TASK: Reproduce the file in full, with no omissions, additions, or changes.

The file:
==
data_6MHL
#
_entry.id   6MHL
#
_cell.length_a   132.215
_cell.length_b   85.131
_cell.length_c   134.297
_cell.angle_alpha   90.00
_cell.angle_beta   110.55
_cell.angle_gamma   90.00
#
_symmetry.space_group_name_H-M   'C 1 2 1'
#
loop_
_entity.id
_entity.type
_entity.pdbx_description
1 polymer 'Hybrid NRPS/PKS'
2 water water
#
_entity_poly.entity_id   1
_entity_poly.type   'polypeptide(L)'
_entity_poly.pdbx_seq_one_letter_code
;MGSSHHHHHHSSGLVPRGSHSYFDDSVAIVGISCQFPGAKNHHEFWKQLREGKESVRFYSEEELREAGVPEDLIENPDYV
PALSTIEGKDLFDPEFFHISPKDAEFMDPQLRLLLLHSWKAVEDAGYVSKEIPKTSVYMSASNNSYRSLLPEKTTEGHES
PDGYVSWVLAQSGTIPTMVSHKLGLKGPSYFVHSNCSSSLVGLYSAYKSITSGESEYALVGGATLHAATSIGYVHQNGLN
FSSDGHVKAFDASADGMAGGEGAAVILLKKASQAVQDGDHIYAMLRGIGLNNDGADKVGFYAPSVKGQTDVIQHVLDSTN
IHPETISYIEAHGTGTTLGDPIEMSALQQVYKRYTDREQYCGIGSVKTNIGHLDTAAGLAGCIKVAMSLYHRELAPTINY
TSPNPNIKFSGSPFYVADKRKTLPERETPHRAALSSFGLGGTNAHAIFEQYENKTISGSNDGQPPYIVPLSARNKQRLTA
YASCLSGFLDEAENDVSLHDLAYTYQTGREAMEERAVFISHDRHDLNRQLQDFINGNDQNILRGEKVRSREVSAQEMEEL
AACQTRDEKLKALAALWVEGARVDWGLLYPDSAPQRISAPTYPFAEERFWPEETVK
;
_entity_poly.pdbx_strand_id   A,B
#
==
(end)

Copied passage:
data_6MHL
#
_entry.id   6MHL
#
_cell.length_a   132.215
_cell.length_b   85.131
_cell.length_c   134.297
_cell.angle_alpha   90.00
_cell.angle_beta   110.55
_cell.angle_gamma   90.00
#
_symmetry.space_group_name_H-M   'C 1 2 1'
#
loop_
_entity.id
_entity.type
_entity.pdbx_description
1 polymer 'Hybrid NRPS/PKS'
2 water water
#
_entity_poly.entity_id   1
_entity_poly.type   'polypeptide(L)'
_entity_poly.pdbx_seq_one_letter_code
;MGSSHHHHHHSSGLVPRGSHSYFDDSVAIVGISCQFPGAKNHHEFWKQLREGKESVRFYSEEELREAGVPEDLIENPDYV
PALSTIEGKDLFDPEFFHISPKDAEFMDPQLRLLLLHSWKAVEDAGYVSKEIPKTSVYMSASNNSYRSLLPEKTTEGHES
PDGYVSWVLAQSGTIPTMVSHKLGLKGPSYFVHSNCSSSLVGLYSAYKSITSGESEYALVGGATLHAATSIGYVHQNGLN
FSSDGHVKAFDASADGMAGGEGAAVILLKKASQAVQDGDHIYAMLRGIGLNNDGADKVGFYAPSVKGQTDVIQHVLDSTN
IHPETISYIEAHGTGTTLGDPIEMSALQQVYKRYTDREQYCGIGSVKTNIGHLDTAAGLAGCIKVAMSLYHRELAPTINY
TSPNPNIKFSGSPFYVADKRKTLPERETPHRAALSSFGLGGTNAHAIFEQYENKTISGSNDGQPPYIVPLSARNKQRLTA
YASCLSGFLDEAENDVSLHDLAYTYQTGREAMEERAVFISHDRHDLNRQLQDFINGNDQNILRGEKVRSREVSAQEMEEL
AACQTRDEKLKALAALWVEGARVDWGLLYPDSAPQRISAPTYPFAEERFWPEETVK
;
_entity_poly.pdbx_strand_id   A,B
#